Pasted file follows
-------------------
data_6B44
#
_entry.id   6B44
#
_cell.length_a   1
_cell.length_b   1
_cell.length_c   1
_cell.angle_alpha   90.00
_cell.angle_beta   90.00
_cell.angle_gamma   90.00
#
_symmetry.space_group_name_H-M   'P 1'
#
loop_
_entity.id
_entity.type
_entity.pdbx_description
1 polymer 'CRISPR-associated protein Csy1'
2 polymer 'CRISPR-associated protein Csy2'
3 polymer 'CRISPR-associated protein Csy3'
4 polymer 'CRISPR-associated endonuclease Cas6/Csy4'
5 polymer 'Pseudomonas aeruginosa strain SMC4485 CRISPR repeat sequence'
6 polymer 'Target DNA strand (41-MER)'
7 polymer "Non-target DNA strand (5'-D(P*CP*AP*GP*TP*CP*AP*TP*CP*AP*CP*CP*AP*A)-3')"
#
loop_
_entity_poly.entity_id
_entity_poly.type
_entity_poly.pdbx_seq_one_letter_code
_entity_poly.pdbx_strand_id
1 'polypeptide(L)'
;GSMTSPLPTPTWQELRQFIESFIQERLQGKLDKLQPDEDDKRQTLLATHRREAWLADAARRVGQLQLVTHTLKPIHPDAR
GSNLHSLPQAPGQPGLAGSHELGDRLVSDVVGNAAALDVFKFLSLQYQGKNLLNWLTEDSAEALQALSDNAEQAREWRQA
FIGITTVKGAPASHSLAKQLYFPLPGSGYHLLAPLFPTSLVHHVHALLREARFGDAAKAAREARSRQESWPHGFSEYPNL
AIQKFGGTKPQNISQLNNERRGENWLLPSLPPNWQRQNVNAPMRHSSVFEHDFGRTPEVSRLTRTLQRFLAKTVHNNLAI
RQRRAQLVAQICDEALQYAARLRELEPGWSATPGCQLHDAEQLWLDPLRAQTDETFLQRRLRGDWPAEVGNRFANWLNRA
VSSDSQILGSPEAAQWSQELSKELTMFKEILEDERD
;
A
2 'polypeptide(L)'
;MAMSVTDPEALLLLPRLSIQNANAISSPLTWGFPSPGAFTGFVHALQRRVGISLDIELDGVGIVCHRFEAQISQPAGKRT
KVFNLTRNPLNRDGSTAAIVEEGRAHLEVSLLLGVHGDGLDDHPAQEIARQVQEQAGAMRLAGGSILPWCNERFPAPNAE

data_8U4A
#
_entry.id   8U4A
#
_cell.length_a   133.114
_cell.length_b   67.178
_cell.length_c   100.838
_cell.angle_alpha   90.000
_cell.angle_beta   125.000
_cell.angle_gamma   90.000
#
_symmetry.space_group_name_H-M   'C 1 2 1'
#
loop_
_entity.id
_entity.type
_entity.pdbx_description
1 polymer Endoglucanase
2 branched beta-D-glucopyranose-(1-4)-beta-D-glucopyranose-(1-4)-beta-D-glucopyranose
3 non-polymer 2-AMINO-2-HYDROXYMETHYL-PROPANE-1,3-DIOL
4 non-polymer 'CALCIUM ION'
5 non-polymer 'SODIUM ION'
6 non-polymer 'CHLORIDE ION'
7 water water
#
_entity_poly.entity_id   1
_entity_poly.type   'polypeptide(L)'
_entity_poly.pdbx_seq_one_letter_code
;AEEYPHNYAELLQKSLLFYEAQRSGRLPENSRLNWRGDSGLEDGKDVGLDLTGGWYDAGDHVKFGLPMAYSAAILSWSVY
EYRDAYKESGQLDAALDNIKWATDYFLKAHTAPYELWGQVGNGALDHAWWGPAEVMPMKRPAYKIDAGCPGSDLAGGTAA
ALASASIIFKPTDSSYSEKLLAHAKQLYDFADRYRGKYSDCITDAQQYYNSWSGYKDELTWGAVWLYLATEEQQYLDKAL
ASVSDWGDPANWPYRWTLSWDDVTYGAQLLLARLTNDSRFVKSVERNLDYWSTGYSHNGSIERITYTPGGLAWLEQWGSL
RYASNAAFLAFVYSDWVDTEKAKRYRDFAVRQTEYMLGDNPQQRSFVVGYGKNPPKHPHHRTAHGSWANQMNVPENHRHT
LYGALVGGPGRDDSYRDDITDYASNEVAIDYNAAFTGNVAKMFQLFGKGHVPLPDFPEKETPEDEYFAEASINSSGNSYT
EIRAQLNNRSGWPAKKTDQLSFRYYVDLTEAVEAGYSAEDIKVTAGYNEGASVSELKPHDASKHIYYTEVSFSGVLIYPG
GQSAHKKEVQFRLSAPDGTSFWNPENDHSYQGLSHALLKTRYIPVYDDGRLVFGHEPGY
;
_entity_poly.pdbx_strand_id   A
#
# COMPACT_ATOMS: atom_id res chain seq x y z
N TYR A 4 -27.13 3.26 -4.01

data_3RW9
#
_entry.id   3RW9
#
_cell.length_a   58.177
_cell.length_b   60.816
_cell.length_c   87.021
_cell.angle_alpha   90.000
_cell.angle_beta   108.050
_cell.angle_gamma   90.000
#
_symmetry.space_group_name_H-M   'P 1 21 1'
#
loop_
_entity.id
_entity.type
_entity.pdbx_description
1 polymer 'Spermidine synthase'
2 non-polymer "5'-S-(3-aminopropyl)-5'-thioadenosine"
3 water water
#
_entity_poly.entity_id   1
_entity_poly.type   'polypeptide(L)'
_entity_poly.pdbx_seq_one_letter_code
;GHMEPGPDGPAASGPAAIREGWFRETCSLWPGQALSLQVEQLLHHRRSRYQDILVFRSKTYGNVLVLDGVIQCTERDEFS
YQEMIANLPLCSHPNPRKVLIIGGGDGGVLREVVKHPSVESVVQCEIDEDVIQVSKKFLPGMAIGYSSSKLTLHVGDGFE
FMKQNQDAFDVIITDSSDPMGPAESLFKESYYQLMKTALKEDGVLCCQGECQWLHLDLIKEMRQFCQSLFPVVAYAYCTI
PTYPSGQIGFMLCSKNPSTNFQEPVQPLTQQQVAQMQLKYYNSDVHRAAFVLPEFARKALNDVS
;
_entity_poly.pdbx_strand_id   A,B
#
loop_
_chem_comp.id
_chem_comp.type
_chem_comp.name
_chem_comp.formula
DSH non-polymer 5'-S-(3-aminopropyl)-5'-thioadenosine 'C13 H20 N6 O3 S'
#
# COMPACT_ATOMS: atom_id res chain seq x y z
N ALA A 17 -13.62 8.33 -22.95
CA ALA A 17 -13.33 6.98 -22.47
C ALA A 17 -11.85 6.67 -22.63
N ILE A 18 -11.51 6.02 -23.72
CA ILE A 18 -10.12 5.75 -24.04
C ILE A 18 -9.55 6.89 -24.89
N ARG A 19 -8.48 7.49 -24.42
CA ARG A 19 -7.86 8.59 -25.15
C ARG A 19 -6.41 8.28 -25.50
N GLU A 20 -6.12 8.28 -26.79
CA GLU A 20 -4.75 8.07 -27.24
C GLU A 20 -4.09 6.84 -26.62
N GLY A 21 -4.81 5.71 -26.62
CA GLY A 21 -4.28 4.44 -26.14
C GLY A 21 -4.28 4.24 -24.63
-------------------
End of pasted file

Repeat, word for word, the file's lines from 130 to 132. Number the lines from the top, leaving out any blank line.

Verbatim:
CA ARG A 19 -7.86 8.59 -25.15
C ARG A 19 -6.41 8.28 -25.50
N GLU A 20 -6.12 8.28 -26.79